Public turns blind eye to domestic violence as Euro 2012 kicks-off
Fewer than three in five people (58%) polled say they would be likely to intervene if they suspected their male friend or neighbour was beating his wife, according to a new YouGov poll.
The survey shows that domestic abuse is still a taboo subject in UK society and reveals a disturbing difference in attitudes among men and women towards the issue.
The poll of 2,111 respondents, published today by Stonham - the UK’s second largest provider of domestic violence support services – showed that almost 1 in 4 (24%) men think it is acceptable to joke about giving a woman “a good slap”. Just over 1 in 5 men (23%) would be likely to speak up if they heard another man make a light-hearted comment about abusing their partner.
The figures are particularly pertinent as they are released on the day of the UEFA Euro Championship 2012 kick-off. Major football tournaments are shown to be the greatest cause of spikes in domestic abuse.
Stonham commissioned the YouGov poll to highlight issues around attitudes to domestic abuse, and to spotlight how the male view of women needs to be re-programmed to cut the number of violent crimes committed towards female spouses and partners.
Stonham is hosting the UK’s first national conference – The Survivors’ Solution: A Call to Men – today that will focus on providing a solution to the issue and will treat the cause of domestic violence as well as helping victims.
One of the conference’s keynote speakers will be Tony Porter, co-founder of the A Call to Men charity in America, which runs programmes that teach men of all ages to respect women. The courses include training scenarios that encourage fathers not to use phrases such as “don’t be a girl” when a boy cries and husbands not to joke about hitting their wives.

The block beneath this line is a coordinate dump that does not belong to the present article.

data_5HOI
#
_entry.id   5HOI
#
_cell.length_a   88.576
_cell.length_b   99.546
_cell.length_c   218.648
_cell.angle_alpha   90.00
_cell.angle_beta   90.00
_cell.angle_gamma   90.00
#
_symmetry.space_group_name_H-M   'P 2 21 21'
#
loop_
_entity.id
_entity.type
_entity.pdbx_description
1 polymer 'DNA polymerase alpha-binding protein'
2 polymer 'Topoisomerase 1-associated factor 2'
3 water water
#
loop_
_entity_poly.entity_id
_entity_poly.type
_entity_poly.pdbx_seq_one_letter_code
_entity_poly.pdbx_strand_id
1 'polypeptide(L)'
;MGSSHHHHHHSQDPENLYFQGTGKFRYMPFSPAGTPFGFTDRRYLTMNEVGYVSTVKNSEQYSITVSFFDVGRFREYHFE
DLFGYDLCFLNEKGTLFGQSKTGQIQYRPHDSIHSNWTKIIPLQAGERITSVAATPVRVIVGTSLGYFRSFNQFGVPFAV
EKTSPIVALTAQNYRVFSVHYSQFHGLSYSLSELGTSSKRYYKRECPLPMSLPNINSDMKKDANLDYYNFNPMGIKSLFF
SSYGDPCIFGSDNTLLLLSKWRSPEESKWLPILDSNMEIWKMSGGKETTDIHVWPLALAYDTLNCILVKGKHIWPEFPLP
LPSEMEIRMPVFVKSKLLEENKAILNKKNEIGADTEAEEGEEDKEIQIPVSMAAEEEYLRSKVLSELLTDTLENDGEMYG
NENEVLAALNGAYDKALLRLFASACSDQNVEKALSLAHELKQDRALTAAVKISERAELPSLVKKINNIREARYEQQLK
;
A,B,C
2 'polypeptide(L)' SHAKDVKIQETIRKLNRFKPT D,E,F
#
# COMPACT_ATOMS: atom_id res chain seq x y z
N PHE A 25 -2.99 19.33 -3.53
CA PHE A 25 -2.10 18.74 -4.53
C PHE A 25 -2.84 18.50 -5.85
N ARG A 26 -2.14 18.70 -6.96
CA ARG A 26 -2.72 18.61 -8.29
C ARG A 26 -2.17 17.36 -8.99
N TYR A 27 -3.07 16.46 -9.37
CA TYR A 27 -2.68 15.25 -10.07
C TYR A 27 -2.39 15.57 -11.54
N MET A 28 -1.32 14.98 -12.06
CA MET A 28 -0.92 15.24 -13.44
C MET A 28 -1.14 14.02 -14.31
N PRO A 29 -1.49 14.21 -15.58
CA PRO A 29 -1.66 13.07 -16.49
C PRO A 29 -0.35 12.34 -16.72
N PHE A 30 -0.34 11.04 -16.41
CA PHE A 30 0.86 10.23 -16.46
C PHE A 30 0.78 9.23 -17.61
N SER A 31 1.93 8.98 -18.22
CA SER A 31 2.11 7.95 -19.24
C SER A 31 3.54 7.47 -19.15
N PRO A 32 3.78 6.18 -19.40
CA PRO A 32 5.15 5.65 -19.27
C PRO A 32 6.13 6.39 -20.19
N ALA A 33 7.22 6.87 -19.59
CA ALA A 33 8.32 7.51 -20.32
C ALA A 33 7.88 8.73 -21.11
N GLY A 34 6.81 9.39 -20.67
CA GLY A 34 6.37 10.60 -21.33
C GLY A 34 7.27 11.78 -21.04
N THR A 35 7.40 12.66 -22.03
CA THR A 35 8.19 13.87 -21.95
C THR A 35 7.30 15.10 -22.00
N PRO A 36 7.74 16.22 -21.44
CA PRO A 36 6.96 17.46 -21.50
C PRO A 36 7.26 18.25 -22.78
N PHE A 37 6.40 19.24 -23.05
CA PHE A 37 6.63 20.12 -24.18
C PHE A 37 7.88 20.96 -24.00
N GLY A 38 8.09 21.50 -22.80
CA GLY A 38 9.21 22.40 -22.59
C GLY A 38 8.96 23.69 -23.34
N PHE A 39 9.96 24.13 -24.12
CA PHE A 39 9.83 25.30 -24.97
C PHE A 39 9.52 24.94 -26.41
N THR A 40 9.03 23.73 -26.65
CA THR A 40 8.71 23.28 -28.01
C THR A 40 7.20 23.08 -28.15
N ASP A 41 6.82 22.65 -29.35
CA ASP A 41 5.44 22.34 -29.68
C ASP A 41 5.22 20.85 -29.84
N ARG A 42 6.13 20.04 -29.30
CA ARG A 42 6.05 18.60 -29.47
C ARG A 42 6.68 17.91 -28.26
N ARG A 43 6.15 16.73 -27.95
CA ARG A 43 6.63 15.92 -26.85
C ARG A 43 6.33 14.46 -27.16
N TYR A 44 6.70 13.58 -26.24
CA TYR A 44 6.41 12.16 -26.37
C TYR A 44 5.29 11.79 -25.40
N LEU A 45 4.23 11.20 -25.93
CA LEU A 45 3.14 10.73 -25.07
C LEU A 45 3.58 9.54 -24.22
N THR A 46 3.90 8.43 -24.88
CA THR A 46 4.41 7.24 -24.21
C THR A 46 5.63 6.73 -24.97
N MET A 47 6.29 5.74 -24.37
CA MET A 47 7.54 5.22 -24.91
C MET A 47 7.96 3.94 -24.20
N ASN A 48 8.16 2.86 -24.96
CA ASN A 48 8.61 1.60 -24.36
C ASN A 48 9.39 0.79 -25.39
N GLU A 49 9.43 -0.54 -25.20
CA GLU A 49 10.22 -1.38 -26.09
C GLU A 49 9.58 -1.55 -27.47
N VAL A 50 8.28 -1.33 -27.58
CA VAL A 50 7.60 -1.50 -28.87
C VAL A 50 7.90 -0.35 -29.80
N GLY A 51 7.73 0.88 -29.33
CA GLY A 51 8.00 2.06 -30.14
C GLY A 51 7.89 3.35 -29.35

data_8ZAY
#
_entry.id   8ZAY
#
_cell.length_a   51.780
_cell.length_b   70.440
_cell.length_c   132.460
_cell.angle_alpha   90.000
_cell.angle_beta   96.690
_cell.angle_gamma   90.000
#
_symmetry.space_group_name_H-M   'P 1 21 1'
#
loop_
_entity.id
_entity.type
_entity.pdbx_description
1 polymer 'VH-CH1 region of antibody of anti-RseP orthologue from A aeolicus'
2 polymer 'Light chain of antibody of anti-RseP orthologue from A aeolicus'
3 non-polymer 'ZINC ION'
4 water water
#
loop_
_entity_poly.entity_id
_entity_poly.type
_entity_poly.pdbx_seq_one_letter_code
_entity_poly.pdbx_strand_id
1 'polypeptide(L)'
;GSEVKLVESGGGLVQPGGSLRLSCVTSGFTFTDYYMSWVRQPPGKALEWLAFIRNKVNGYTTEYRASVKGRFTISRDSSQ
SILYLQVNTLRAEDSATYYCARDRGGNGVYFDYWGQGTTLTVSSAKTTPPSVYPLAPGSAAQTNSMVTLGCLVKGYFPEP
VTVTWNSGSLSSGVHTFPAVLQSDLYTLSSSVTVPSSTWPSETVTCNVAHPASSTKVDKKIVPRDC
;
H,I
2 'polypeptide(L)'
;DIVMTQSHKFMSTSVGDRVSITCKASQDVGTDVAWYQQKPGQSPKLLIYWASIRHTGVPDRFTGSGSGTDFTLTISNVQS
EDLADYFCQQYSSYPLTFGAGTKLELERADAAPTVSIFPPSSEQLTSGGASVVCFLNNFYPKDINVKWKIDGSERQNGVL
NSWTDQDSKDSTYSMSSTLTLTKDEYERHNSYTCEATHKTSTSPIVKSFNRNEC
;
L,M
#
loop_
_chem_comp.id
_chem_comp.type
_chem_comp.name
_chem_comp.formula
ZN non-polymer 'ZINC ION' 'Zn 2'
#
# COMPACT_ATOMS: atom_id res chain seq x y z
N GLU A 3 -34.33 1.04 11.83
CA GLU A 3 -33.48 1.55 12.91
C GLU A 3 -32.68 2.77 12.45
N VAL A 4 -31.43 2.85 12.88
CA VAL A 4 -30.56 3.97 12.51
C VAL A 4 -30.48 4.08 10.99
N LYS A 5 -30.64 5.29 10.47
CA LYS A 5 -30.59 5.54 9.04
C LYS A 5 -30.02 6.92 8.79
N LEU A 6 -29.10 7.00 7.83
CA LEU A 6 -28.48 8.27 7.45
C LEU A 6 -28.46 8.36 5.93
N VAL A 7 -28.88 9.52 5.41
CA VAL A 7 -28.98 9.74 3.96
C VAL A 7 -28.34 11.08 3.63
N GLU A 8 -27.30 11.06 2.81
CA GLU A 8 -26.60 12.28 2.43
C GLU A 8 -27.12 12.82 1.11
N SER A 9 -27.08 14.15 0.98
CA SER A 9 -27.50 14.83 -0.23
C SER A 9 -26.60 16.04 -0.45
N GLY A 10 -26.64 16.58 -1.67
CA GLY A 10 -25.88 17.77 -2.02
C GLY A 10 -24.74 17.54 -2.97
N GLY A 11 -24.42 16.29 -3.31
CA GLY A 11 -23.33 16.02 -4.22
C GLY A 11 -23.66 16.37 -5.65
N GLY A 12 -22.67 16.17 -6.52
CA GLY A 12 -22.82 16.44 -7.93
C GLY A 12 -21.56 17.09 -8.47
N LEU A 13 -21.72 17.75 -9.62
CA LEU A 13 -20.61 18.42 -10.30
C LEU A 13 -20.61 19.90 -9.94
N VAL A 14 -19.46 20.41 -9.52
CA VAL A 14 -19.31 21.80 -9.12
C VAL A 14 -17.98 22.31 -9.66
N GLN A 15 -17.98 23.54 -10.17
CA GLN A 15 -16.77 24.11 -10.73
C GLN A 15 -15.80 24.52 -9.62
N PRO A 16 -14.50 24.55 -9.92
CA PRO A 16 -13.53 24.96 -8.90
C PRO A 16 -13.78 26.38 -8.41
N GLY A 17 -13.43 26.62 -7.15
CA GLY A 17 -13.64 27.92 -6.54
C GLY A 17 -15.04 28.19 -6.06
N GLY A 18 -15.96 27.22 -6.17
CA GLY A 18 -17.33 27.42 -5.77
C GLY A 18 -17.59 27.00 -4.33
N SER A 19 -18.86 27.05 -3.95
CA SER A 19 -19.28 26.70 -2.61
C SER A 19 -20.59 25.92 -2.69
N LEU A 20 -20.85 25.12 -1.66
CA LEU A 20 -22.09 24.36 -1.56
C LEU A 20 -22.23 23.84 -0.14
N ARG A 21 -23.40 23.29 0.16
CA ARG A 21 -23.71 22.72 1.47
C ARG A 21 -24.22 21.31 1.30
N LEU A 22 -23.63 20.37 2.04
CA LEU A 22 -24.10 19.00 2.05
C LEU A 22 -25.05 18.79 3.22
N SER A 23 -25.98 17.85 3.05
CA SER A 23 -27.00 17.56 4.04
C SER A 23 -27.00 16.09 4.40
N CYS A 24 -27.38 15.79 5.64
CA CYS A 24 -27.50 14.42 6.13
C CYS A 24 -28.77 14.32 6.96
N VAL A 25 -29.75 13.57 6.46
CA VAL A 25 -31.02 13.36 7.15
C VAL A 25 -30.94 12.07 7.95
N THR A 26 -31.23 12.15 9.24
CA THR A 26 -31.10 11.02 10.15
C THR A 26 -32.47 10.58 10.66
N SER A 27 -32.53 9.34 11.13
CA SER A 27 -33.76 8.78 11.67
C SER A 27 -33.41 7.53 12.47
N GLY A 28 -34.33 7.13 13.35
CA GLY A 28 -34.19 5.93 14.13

Rachael Byrne, Stonham Executive Director, said: “Domestic violence destroys lives and devastates families and we see a significant spike in these crimes around the times of major football tournaments such as the Euros. The data polled for Stonham today shows the worrying truth though that a significant amount of people would turn a blind eye if one of their neighbours left the house with dark glasses covering a bruised eye or worse over the next month.
“Regrettably, we have become desensitised to language that undermines women in men’s eyes. There is no such thing as ‘a good slap’, and we have to seriously question why it seems okay to denigrate girls by making them the emotional stick to beat young boys with. The conference today will explore how we train more men to challenge these societal norms, giving them the skills to pass onto other men who are willing to speak up and help pass on more positive attitudes.”